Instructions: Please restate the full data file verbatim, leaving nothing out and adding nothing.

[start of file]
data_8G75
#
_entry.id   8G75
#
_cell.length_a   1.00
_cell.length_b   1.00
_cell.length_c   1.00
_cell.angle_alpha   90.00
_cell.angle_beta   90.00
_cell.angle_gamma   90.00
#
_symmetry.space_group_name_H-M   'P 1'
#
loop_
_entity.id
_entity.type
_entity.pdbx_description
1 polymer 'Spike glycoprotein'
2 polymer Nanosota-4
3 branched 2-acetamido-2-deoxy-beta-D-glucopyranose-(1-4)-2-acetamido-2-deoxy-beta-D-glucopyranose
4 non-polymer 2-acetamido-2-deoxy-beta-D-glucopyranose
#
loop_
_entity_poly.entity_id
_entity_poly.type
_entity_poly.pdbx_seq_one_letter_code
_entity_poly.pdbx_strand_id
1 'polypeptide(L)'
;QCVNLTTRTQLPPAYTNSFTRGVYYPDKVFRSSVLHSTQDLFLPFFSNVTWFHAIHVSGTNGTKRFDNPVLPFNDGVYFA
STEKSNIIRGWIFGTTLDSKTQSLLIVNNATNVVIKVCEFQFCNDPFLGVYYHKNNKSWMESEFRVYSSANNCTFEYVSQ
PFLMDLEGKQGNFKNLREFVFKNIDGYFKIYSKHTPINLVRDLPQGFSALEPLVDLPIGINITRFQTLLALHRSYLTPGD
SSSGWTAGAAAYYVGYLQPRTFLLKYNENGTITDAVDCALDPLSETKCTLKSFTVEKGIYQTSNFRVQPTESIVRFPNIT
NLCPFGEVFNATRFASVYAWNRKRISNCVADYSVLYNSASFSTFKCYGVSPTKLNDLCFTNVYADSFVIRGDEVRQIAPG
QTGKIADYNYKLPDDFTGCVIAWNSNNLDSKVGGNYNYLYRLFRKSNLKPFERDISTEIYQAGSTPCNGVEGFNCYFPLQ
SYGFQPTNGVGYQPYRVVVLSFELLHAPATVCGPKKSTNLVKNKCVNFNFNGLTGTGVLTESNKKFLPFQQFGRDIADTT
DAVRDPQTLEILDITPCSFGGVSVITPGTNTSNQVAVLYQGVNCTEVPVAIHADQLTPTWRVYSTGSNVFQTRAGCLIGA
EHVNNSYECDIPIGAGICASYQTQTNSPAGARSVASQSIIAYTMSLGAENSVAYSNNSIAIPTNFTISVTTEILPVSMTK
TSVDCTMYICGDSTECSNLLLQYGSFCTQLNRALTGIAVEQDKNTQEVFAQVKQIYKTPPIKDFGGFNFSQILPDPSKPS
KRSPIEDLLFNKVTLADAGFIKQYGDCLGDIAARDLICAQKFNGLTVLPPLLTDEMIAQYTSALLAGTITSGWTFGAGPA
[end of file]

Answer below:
data_8G75
#
_entry.id   8G75
#
_cell.length_a   1.00
_cell.length_b   1.00
_cell.length_c   1.00
_cell.angle_alpha   90.00
_cell.angle_beta   90.00
_cell.angle_gamma   90.00
#
_symmetry.space_group_name_H-M   'P 1'
#
loop_
_entity.id
_entity.type
_entity.pdbx_description
1 polymer 'Spike glycoprotein'
2 polymer Nanosota-4
3 branched 2-acetamido-2-deoxy-beta-D-glucopyranose-(1-4)-2-acetamido-2-deoxy-beta-D-glucopyranose
4 non-polymer 2-acetamido-2-deoxy-beta-D-glucopyranose
#
loop_
_entity_poly.entity_id
_entity_poly.type
_entity_poly.pdbx_seq_one_letter_code
_entity_poly.pdbx_strand_id
1 'polypeptide(L)'
;QCVNLTTRTQLPPAYTNSFTRGVYYPDKVFRSSVLHSTQDLFLPFFSNVTWFHAIHVSGTNGTKRFDNPVLPFNDGVYFA
STEKSNIIRGWIFGTTLDSKTQSLLIVNNATNVVIKVCEFQFCNDPFLGVYYHKNNKSWMESEFRVYSSANNCTFEYVSQ
PFLMDLEGKQGNFKNLREFVFKNIDGYFKIYSKHTPINLVRDLPQGFSALEPLVDLPIGINITRFQTLLALHRSYLTPGD
SSSGWTAGAAAYYVGYLQPRTFLLKYNENGTITDAVDCALDPLSETKCTLKSFTVEKGIYQTSNFRVQPTESIVRFPNIT
NLCPFGEVFNATRFASVYAWNRKRISNCVADYSVLYNSASFSTFKCYGVSPTKLNDLCFTNVYADSFVIRGDEVRQIAPG
QTGKIADYNYKLPDDFTGCVIAWNSNNLDSKVGGNYNYLYRLFRKSNLKPFERDISTEIYQAGSTPCNGVEGFNCYFPLQ
SYGFQPTNGVGYQPYRVVVLSFELLHAPATVCGPKKSTNLVKNKCVNFNFNGLTGTGVLTESNKKFLPFQQFGRDIADTT
DAVRDPQTLEILDITPCSFGGVSVITPGTNTSNQVAVLYQGVNCTEVPVAIHADQLTPTWRVYSTGSNVFQTRAGCLIGA
EHVNNSYECDIPIGAGICASYQTQTNSPAGARSVASQSIIAYTMSLGAENSVAYSNNSIAIPTNFTISVTTEILPVSMTK
TSVDCTMYICGDSTECSNLLLQYGSFCTQLNRALTGIAVEQDKNTQEVFAQVKQIYKTPPIKDFGGFNFSQILPDPSKPS
KRSPIEDLLFNKVTLADAGFIKQYGDCLGDIAARDLICAQKFNGLTVLPPLLTDEMIAQYTSALLAGTITSGWTFGAGPA